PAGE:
We should similarly be a source of Mercy to our fellow believers. Our beloved Prophet (Sallallahu ‘Alaihi wa Sallam) said, "The similitude of the believers in their mutual love, their mutual mercy, and their mutual affection, is like a single body. If any part of it complains of an injury, the entire body responds with sleeplessness and fever." (Muttafaqun ‘Alayhi) This narration emphasizes the fact that we are a merciful people. We are a Merciful people whose mercy shouldn’t be confined to our immediate circle of associates and acquaintances. Rather it should extend to the entire Ummah.
We have all been blessed to gather on the ‘Eid day in safety and security. We should never forget those who are gathering in the shadow of tanks and cannons. We should never forget those noble men, women, and children whose ‘Eid Salat could be interrupted at any moment by a shower of tear gas or bullets. Our Mercy to them lies in our transcending the oftentimes petty and trivial differences and issues that divide us in order to become a unified, viable, and positive force of change and sanity in this world.
On this ‘Eid day, we will enjoy the blessings of ample and variegated food. We should never forget those Muslims who literally know no Iftar. For many Muslims, daily existence is a continuous fast. We should constantly be thinking of meaningful ways to improve their lot. However, we should also be asking ourselves, "Have we adequately expressed our thanks to Allah for the many Blessing He has heaped upon us?"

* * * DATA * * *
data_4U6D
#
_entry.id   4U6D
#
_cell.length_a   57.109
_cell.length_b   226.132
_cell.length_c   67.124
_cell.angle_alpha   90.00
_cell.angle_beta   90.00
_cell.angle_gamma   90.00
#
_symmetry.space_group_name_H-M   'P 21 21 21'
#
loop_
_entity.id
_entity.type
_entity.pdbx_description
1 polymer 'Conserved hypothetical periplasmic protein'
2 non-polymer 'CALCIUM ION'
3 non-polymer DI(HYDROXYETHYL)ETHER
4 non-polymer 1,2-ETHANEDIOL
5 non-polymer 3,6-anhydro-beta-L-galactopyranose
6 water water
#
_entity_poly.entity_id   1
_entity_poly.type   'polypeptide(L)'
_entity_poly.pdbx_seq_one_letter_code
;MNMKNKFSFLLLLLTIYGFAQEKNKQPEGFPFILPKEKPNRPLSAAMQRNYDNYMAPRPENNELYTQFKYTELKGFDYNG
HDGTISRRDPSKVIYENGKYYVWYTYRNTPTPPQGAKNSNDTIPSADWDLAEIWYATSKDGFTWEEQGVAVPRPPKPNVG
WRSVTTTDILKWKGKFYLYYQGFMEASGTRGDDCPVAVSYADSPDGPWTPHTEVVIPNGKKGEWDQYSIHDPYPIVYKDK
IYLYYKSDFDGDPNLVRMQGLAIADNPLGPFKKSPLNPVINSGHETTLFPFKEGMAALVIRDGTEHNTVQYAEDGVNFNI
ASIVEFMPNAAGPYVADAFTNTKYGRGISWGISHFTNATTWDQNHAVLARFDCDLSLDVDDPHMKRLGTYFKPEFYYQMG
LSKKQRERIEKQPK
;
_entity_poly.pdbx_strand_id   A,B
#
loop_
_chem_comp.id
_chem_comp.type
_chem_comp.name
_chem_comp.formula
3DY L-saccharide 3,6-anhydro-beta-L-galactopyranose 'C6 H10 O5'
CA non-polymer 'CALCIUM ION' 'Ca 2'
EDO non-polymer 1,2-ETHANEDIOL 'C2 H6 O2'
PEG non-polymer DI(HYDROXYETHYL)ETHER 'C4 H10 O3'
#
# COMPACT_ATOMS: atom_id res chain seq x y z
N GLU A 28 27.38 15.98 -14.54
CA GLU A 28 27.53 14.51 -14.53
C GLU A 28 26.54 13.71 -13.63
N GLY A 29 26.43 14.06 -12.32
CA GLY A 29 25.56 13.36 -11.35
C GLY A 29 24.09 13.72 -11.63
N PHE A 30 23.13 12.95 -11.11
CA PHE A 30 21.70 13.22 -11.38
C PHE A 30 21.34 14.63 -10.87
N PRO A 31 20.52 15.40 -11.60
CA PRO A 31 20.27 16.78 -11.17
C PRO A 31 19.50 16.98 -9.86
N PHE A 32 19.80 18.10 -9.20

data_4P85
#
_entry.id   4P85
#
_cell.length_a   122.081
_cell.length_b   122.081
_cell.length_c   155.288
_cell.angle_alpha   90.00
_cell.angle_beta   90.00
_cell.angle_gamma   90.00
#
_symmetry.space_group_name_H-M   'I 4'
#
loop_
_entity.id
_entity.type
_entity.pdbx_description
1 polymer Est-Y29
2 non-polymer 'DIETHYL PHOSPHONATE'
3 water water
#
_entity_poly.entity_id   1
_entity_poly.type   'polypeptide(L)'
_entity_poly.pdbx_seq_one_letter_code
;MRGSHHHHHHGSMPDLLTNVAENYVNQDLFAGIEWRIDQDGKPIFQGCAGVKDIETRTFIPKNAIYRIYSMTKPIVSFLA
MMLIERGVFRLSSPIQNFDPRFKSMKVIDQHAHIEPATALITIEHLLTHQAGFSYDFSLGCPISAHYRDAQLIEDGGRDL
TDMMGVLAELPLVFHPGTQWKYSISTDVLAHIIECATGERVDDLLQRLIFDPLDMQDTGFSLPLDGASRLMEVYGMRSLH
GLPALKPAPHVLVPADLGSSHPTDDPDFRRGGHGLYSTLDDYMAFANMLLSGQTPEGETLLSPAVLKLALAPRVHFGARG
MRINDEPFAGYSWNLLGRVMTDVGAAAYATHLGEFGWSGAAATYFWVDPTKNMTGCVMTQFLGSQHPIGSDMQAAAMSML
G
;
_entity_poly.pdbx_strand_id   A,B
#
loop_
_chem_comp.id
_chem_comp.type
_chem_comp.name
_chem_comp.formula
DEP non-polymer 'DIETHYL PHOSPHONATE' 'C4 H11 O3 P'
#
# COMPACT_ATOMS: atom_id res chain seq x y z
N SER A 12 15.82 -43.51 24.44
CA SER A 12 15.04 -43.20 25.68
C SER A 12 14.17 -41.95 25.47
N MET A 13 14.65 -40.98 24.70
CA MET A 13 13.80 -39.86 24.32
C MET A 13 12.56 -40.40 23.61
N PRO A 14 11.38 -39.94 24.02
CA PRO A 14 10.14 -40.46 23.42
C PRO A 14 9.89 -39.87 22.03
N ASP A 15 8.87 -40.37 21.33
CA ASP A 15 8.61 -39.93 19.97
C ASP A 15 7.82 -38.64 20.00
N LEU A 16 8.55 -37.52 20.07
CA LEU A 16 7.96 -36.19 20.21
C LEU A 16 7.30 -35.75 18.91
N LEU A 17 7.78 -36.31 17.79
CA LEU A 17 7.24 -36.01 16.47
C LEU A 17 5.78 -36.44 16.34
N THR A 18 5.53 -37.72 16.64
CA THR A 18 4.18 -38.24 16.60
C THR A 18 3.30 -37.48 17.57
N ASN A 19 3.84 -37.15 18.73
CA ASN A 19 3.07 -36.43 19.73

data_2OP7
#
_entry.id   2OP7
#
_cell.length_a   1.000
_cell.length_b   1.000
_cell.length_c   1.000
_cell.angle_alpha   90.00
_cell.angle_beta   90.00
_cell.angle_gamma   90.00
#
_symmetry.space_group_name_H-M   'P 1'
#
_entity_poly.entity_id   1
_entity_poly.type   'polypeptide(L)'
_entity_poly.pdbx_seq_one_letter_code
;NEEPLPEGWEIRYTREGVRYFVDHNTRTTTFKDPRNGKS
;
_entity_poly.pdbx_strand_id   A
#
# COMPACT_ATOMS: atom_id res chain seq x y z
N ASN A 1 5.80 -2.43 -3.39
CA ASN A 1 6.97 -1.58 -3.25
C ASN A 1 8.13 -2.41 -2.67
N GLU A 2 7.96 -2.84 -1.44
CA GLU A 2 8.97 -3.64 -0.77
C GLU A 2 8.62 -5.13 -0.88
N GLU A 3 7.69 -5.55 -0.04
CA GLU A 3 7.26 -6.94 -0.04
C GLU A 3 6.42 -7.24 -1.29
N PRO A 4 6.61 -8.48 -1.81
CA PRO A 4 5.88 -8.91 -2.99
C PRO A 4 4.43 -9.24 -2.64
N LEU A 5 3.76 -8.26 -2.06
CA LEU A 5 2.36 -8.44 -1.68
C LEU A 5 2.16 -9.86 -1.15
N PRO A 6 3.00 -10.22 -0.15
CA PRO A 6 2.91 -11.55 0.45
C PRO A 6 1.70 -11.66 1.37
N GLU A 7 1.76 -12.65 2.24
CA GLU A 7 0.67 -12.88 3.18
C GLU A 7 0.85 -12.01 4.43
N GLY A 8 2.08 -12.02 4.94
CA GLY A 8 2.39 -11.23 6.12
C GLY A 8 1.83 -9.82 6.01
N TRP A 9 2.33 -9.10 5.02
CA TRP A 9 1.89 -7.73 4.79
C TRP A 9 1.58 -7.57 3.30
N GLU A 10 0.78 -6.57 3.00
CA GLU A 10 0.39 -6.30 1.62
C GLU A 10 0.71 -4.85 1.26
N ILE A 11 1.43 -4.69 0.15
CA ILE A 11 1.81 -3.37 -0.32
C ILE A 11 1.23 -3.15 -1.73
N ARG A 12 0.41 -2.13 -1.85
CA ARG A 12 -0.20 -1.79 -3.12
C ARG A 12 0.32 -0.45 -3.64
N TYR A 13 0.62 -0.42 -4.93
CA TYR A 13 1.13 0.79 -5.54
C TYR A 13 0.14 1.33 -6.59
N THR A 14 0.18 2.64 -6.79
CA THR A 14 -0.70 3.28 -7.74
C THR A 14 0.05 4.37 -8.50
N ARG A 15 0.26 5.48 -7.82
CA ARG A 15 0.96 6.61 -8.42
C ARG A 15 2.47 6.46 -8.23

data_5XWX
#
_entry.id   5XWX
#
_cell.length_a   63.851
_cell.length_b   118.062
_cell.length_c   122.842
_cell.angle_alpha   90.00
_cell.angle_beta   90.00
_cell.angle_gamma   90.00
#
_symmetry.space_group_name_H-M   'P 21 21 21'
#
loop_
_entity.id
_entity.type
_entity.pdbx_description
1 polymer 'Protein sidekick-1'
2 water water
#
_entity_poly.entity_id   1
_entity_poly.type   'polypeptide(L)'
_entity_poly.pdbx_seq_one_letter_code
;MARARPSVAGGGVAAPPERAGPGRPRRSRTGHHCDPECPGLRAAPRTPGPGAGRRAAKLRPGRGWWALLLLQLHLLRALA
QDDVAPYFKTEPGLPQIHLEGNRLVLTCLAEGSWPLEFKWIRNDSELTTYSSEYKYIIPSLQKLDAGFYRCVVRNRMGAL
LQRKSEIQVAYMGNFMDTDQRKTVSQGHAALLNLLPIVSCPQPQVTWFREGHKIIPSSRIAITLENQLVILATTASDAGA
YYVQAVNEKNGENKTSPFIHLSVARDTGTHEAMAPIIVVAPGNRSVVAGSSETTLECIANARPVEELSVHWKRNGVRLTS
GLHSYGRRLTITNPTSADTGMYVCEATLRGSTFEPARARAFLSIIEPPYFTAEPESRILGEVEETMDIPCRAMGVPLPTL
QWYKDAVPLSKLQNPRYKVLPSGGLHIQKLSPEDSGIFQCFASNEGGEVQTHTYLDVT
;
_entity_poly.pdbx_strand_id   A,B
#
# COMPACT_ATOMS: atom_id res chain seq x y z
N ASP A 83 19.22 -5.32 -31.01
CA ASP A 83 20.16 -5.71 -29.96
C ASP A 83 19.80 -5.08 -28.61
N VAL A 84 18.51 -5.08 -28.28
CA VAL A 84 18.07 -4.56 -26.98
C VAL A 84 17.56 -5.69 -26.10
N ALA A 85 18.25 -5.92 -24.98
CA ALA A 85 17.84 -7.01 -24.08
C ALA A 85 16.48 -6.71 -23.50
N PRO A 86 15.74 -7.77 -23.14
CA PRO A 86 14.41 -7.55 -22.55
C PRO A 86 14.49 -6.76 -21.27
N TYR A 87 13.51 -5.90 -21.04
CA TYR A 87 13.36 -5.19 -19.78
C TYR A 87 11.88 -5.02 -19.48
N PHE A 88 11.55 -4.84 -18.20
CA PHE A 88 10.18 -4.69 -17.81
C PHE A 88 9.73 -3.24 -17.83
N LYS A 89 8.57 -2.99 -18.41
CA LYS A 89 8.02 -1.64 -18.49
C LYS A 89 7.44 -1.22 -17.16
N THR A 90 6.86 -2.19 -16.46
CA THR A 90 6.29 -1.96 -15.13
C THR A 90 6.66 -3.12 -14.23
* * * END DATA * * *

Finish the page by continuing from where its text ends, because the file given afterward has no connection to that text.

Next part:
If the beginning of Ramadan is Mercy, its middle forgiveness, and its ending liberation from the Hellfire; its aftermath should be thankfulness. It is interesting to note that after mentioning the fast, and some of its rulings, Allah mentions the gratitude that the believer should express. He ends those verses in Sura al-Baqara by stating, "…in order that you complete the designated days (of fasting), and extol the greatness of Allah for that which He has guided you to, that perhaps you will give thanks." [II: 185] Knowing that Allah has opened the Gates of His Mercy for us during this blessed month, that He has chained the Satans, knowing that He has multiplied every good deed we do countless times, should we not express our thanks?